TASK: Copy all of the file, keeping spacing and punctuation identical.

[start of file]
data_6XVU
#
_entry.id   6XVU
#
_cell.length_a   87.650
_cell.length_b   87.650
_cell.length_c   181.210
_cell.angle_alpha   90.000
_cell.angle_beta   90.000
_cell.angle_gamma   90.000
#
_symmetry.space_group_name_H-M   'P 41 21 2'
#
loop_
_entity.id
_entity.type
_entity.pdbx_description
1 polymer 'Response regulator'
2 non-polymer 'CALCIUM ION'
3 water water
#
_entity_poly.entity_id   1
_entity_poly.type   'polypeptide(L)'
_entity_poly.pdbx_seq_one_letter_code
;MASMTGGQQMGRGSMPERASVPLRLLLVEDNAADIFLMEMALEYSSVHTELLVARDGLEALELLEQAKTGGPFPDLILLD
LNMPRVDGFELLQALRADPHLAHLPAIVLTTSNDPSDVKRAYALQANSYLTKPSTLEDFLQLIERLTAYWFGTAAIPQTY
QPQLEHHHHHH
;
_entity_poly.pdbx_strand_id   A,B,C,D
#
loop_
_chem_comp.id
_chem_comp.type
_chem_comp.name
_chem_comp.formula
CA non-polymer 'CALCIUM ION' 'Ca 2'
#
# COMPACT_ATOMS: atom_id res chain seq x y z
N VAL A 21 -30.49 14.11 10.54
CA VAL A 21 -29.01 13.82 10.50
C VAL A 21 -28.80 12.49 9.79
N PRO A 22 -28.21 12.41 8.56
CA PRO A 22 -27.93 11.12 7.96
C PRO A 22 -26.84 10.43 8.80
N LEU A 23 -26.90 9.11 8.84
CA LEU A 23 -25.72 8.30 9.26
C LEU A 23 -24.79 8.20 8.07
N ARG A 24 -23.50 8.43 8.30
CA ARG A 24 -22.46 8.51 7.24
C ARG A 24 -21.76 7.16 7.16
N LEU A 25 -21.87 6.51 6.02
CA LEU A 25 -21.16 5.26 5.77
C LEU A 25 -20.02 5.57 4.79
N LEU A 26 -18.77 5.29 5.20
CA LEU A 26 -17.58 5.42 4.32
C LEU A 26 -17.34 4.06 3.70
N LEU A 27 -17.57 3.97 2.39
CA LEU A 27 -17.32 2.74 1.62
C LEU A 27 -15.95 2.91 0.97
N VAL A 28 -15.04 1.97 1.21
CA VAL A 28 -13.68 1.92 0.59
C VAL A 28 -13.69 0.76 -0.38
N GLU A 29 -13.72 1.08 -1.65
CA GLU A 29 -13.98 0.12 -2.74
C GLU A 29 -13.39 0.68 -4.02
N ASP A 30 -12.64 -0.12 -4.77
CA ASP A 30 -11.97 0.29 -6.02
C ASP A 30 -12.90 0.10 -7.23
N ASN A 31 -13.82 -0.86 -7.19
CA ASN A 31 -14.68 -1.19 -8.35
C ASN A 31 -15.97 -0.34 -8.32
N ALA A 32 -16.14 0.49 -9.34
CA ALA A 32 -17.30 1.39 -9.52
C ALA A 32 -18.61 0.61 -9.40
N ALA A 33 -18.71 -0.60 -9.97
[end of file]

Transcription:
data_6XVU
#
_entry.id   6XVU
#
_cell.length_a   87.650
_cell.length_b   87.650
_cell.length_c   181.210
_cell.angle_alpha   90.000
_cell.angle_beta   90.000
_cell.angle_gamma   90.000
#
_symmetry.space_group_name_H-M   'P 41 21 2'
#
loop_
_entity.id
_entity.type
_entity.pdbx_description
1 polymer 'Response regulator'
2 non-polymer 'CALCIUM ION'
3 water water
#
_entity_poly.entity_id   1
_entity_poly.type   'polypeptide(L)'
_entity_poly.pdbx_seq_one_letter_code
;MASMTGGQQMGRGSMPERASVPLRLLLVEDNAADIFLMEMALEYSSVHTELLVARDGLEALELLEQAKTGGPFPDLILLD
LNMPRVDGFELLQALRADPHLAHLPAIVLTTSNDPSDVKRAYALQANSYLTKPSTLEDFLQLIERLTAYWFGTAAIPQTY
QPQLEHHHHHH
;
_entity_poly.pdbx_strand_id   A,B,C,D
#
loop_
_chem_comp.id
_chem_comp.type
_chem_comp.name
_chem_comp.formula
CA non-polymer 'CALCIUM ION' 'Ca 2'
#
# COMPACT_ATOMS: atom_id res chain seq x y z
N VAL A 21 -30.49 14.11 10.54
CA VAL A 21 -29.01 13.82 10.50
C VAL A 21 -28.80 12.49 9.79
N PRO A 22 -28.21 12.41 8.56
CA PRO A 22 -27.93 11.12 7.96
C PRO A 22 -26.84 10.43 8.80
N LEU A 23 -26.90 9.11 8.84
CA LEU A 23 -25.72 8.30 9.26
C LEU A 23 -24.79 8.20 8.07
N ARG A 24 -23.50 8.43 8.30
CA ARG A 24 -22.46 8.51 7.24
C ARG A 24 -21.76 7.16 7.16
N LEU A 25 -21.87 6.51 6.02
CA LEU A 25 -21.16 5.26 5.77
C LEU A 25 -20.02 5.57 4.79
N LEU A 26 -18.77 5.29 5.20
CA LEU A 26 -17.58 5.42 4.32
C LEU A 26 -17.34 4.06 3.70
N LEU A 27 -17.57 3.97 2.39
CA LEU A 27 -17.32 2.74 1.62
C LEU A 27 -15.95 2.91 0.97
N VAL A 28 -15.04 1.97 1.21
CA VAL A 28 -13.68 1.92 0.59
C VAL A 28 -13.69 0.76 -0.38
N GLU A 29 -13.72 1.08 -1.65
CA GLU A 29 -13.98 0.12 -2.74
C GLU A 29 -13.39 0.68 -4.02
N ASP A 30 -12.64 -0.12 -4.77
CA ASP A 30 -11.97 0.29 -6.02
C ASP A 30 -12.90 0.10 -7.23
N ASN A 31 -13.82 -0.86 -7.19
CA ASN A 31 -14.68 -1.19 -8.35
C ASN A 31 -15.97 -0.34 -8.32
N ALA A 32 -16.14 0.49 -9.34
CA ALA A 32 -17.30 1.39 -9.52
C ALA A 32 -18.61 0.61 -9.40
N ALA A 33 -18.71 -0.60 -9.97